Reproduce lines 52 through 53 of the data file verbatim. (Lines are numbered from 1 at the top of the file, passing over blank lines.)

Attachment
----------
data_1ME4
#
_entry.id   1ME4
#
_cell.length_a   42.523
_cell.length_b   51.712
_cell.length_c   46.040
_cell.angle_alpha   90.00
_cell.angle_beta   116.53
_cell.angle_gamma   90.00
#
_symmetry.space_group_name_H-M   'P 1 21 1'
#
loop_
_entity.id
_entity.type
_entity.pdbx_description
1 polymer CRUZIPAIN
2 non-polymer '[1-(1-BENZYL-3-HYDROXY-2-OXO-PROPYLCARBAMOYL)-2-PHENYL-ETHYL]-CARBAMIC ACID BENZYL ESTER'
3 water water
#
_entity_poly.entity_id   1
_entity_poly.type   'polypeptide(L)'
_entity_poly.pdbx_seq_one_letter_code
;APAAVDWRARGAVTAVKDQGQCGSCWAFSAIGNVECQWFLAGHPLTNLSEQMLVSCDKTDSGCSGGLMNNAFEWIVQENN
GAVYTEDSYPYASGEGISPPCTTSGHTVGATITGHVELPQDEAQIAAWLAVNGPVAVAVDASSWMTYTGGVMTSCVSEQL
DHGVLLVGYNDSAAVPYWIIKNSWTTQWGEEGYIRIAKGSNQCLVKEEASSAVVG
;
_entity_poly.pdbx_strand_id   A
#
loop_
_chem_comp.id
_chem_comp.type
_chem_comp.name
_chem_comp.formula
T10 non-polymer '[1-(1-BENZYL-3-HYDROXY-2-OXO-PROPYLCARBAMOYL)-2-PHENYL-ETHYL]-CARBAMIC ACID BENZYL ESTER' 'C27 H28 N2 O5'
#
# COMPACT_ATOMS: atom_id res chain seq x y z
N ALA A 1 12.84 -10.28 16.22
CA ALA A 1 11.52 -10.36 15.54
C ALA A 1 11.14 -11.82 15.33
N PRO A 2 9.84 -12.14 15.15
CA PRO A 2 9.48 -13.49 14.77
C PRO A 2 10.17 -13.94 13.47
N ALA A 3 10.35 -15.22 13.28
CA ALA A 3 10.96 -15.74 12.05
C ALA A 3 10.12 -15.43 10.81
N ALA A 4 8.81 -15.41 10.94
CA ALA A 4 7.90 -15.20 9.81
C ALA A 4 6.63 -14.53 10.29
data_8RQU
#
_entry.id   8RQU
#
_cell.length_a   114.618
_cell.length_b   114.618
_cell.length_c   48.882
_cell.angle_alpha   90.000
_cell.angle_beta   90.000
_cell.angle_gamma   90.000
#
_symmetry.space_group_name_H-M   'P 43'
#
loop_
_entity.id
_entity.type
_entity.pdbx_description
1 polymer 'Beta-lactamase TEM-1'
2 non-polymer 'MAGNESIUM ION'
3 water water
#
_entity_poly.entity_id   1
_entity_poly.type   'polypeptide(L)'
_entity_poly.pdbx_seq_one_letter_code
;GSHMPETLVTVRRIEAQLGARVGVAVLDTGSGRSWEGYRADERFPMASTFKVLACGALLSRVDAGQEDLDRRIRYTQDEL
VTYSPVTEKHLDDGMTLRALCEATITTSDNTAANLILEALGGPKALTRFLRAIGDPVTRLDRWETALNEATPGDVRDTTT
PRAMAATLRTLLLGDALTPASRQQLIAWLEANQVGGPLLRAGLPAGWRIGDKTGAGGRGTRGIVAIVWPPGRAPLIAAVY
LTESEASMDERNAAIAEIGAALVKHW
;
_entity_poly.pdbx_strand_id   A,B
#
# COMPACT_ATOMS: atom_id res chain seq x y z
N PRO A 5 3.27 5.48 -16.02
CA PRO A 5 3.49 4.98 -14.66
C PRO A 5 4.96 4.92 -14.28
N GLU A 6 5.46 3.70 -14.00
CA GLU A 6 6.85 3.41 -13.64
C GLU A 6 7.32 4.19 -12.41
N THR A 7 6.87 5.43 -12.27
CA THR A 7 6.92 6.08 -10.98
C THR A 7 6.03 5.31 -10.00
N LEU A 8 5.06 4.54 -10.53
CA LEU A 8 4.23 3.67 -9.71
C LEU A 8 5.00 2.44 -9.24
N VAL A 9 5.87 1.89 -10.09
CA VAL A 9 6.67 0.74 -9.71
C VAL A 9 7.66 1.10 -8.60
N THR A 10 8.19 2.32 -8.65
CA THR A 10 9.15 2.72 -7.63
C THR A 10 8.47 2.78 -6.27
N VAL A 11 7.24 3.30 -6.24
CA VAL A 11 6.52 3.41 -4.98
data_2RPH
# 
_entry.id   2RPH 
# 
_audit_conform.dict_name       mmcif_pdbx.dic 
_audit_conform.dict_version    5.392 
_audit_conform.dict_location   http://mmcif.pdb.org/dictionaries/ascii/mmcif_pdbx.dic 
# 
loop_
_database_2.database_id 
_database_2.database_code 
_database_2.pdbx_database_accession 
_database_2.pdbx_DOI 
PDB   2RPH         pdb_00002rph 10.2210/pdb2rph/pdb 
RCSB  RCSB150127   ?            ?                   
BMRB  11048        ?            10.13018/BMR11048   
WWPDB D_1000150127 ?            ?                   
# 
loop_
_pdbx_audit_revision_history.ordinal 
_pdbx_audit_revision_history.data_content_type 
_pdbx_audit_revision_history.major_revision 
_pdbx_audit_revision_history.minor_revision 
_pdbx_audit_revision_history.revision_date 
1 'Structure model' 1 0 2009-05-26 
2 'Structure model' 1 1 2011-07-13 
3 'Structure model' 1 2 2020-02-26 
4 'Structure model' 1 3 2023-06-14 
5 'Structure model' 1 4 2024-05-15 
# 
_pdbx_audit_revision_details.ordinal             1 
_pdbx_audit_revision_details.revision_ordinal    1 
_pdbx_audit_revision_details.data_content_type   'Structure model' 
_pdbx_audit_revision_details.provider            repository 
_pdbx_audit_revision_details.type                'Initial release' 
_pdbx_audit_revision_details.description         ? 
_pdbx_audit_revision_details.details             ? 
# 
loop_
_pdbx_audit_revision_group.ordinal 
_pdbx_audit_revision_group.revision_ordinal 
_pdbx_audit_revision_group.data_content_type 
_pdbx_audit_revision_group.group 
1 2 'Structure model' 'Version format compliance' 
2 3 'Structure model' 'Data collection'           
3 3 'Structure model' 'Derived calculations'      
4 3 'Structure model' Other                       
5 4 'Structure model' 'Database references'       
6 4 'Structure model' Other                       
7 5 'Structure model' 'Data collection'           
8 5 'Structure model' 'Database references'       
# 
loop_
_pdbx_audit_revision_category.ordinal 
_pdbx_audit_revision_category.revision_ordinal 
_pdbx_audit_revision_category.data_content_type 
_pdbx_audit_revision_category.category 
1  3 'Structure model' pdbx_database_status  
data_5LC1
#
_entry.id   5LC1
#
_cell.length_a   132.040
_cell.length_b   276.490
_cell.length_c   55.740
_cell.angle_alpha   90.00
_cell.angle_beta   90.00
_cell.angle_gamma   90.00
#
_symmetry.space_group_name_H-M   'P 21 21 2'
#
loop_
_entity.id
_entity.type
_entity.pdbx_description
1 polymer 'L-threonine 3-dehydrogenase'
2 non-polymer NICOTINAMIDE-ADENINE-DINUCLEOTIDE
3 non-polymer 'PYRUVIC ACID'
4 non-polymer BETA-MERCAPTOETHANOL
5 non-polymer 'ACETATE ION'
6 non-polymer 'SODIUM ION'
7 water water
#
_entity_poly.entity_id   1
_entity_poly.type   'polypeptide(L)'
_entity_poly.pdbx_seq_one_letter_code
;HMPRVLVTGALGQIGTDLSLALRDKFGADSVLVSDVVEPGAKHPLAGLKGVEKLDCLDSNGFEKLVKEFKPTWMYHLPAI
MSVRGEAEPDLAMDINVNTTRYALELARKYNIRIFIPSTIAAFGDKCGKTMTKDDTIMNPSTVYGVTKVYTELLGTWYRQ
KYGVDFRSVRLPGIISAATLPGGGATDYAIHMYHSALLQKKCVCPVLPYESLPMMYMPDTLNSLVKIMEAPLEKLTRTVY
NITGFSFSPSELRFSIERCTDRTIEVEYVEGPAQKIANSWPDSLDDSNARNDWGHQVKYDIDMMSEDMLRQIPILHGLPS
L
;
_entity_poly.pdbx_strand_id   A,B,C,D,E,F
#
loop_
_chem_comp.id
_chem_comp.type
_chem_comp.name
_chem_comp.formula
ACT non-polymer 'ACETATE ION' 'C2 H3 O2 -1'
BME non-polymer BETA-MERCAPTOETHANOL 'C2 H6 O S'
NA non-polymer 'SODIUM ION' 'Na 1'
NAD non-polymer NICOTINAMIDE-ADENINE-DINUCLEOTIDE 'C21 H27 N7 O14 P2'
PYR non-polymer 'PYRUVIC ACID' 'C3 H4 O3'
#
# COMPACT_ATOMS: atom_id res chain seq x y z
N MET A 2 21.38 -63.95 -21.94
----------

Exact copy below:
#
_entry.id   8RQU